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Khalifa Ali bin Abu Talib - Qais Bin Saad Ansari

Intrigues of Muawiyah

The plan of Muawiyah was that with Yazid b Harith, and Miasmal b Mukhalled he would create trouble for the government of Egypt. By making a treaty of neutrality with these people, Qais denied Muawiyah the possibility of having a foothold in Egypt. Thereupon he tried to cultivate Qais. Muawiyah asked Qais to join him, and in lieu thereof he promised him and his posterity the governorship of Egypt in perpetuity. Qais spurned this offer and declared that he was loyal to Ali and could not betray him at any cost. Muawiyah changed his tactics, and tried to make Qais believe that in supporting Ali he was supporting the murderers of Othman. Qais repudiated this view. He said that he was in Madina when Othman was assassinated and it was incorrect that Ali had supported the rebels or was involved in any way with the murder of Othman.

Having failed to win over Qais to his side, Muawiyah resorted to intrigue to create suspicion between Ali and Qais. Muawiyah whipped up propaganda to the effect that Qais was his ally, and would betray Ali at the proper time for such revolt. In proof of his claim for the friendship of Qais he asserted that Qais had not suppressed the party of the Egyptians who demanded vengeance for the blood of Othman and had not taken the oath of allegiance to Ali.

The agents of Muawiyah carried the propaganda to Kufa, and when Ali came to know of these persistent rumors he began to harbor doubts about the loyalty of Qais. Muhammad b Jafar and Muhammad b Abu Bakr the step sons of Ali pressed on Ali to put Qais to test. The two young men argued prima facie that there appeared to be truth in the rumors, for Qais had in fact not taken any action against the people who had not taken the oath of allegiance to Ali, but had on the other hand tried to conciliate them. In order to test the loyalty of Qais, Ali directed Qais to take into custody the chiefs of the tribes who had not taken the oath of allegiance to Ali and who stood for vengeance for the blood of Othman.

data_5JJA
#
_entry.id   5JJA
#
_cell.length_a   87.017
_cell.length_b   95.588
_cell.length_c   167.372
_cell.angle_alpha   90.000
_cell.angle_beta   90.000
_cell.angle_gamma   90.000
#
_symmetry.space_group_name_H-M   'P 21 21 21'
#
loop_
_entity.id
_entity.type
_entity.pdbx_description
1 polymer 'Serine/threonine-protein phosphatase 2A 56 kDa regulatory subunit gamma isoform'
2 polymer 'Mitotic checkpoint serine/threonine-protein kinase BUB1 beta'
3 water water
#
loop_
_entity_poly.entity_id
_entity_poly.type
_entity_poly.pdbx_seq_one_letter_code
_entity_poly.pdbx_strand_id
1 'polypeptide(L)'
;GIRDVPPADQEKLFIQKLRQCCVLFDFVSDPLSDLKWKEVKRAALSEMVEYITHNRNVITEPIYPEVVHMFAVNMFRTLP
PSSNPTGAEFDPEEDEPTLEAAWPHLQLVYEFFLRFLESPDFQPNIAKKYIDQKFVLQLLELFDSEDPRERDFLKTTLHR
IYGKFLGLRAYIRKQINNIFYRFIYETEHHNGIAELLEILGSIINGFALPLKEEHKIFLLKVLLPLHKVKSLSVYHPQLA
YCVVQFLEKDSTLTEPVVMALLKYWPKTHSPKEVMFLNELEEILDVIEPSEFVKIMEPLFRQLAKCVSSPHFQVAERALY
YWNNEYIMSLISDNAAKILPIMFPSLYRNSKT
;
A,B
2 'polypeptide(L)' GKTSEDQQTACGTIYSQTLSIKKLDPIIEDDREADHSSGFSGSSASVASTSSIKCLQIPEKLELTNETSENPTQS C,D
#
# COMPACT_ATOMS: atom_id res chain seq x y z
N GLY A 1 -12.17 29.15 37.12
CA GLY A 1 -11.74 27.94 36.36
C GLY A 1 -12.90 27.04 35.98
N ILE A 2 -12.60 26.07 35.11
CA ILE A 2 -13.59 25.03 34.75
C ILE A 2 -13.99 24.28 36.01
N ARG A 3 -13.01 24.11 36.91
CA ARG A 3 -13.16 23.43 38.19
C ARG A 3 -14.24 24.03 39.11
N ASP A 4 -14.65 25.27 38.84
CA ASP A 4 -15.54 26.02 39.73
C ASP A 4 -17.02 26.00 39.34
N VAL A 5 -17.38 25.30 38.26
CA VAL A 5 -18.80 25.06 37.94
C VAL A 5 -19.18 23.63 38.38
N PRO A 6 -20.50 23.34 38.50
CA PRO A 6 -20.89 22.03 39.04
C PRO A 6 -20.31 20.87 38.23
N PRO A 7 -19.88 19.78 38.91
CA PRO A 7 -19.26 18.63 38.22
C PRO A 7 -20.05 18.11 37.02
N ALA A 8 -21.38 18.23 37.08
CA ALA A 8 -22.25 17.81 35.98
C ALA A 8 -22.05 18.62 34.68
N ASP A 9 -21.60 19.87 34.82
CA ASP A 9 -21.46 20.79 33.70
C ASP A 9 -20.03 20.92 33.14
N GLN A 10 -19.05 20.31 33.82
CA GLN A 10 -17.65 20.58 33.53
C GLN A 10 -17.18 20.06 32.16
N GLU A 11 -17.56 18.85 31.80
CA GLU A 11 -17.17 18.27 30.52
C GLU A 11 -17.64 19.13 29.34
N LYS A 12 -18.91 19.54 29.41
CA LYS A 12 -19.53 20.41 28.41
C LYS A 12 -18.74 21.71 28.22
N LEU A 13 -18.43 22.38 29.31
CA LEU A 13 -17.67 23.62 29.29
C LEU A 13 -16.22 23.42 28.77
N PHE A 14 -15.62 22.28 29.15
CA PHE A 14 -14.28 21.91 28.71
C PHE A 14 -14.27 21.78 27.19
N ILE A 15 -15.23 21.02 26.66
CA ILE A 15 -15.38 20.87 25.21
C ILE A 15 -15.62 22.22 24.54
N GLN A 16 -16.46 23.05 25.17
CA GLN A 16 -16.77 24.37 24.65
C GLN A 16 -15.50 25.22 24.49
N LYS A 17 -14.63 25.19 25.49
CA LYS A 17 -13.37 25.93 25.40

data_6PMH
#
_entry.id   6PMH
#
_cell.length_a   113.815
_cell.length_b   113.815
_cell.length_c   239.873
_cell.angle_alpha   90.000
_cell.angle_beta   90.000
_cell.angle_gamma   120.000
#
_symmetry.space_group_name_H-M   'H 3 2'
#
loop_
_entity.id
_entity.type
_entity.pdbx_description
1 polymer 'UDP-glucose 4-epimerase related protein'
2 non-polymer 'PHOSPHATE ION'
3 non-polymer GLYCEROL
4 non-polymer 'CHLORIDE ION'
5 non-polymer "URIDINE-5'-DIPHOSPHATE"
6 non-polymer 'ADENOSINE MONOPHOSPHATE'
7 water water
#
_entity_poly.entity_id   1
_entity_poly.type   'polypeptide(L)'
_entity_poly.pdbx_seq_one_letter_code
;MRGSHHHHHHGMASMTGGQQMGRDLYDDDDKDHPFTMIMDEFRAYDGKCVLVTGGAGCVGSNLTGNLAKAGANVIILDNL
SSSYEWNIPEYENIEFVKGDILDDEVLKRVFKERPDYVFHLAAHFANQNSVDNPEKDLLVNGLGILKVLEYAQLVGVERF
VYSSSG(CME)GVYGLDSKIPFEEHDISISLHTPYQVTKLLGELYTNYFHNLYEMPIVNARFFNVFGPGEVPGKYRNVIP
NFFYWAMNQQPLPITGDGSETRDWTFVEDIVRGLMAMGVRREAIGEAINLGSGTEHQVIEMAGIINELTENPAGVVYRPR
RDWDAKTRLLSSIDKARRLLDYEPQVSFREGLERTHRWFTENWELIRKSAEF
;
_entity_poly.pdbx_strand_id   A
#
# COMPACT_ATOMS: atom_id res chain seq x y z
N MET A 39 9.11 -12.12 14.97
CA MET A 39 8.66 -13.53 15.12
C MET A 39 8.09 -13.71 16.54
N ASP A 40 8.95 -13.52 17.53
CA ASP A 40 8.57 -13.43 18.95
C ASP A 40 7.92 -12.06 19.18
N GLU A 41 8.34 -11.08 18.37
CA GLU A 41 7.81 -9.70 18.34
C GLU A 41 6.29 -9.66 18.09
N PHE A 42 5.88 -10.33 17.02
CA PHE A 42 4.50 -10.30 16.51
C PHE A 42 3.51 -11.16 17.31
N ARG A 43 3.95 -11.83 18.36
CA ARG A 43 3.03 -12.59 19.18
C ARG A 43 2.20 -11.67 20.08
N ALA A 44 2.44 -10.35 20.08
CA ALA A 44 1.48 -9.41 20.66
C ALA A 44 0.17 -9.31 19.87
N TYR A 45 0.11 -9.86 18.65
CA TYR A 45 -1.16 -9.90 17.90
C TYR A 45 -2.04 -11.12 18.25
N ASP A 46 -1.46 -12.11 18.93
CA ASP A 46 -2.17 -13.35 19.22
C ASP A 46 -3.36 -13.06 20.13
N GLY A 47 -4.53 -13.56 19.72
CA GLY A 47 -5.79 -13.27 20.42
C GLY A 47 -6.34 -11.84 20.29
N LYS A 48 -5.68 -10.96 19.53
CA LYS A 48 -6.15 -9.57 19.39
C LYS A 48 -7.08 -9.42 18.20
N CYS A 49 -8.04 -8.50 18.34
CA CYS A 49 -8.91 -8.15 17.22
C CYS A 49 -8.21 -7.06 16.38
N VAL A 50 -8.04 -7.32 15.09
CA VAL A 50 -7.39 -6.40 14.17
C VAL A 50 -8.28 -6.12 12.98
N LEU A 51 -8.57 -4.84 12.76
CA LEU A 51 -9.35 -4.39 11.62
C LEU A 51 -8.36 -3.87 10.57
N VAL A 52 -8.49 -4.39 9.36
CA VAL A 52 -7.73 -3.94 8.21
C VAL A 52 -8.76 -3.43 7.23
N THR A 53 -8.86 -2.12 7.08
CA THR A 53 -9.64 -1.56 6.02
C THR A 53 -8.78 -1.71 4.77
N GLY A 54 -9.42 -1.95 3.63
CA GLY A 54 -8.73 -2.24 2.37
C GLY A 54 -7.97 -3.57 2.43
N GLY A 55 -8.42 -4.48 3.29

Qais wrote back to say that it would be inexpedient to arrest the chiefs of the people. They had entered into a treaty of neutrality with him, and they were abiding by the treaty. The treaty stipulated that as long as they were not pressed to take the oath of allegiance to Ali they would not raise the cry for the vengeance for the blood of Othman. He observed that he had established law and order in the province with some difficulty, and if the chiefs were arrested that would create unrest and law and order situation. The government of Egypt would in that case be accused of breach of faith and that would provide an opportunity to Muawiyah to interfere in the affairs of Egypt. He pointed out that being the man on the spot he knew what course of action was in the interests of the Caliphate. He pointed out that he had framed his policies in the best interests of the Caliphate and any change therein at that stage would adversely affect the interests of the Caliphate. He advised Ali to review his order and not to press for any action against the people who had not taken the oath of allegiance to Ali, but were otherwise not creating any trouble for the administration. Qais added that if Ali did not agree with him it was open to him to depose him and appoint another Governor.

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